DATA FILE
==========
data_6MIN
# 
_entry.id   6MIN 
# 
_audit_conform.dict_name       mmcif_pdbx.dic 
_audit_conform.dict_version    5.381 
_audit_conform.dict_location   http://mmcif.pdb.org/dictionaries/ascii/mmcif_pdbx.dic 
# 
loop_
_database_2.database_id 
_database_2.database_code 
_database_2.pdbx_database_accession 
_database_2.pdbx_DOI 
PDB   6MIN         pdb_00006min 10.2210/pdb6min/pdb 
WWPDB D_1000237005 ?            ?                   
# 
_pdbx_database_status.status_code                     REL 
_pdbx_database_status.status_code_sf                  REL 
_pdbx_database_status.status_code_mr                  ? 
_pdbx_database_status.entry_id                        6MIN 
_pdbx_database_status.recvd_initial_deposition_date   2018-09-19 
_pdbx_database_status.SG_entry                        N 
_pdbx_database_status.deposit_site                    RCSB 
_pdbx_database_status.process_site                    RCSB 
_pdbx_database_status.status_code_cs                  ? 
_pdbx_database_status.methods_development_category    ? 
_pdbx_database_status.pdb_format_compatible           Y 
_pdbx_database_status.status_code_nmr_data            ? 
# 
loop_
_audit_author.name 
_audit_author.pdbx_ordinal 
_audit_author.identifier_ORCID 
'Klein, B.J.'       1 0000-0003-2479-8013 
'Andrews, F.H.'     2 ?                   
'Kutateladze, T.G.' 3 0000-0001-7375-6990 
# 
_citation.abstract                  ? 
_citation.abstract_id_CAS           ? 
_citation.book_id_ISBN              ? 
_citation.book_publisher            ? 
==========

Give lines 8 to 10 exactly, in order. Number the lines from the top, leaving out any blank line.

# 
loop_
_database_2.database_id 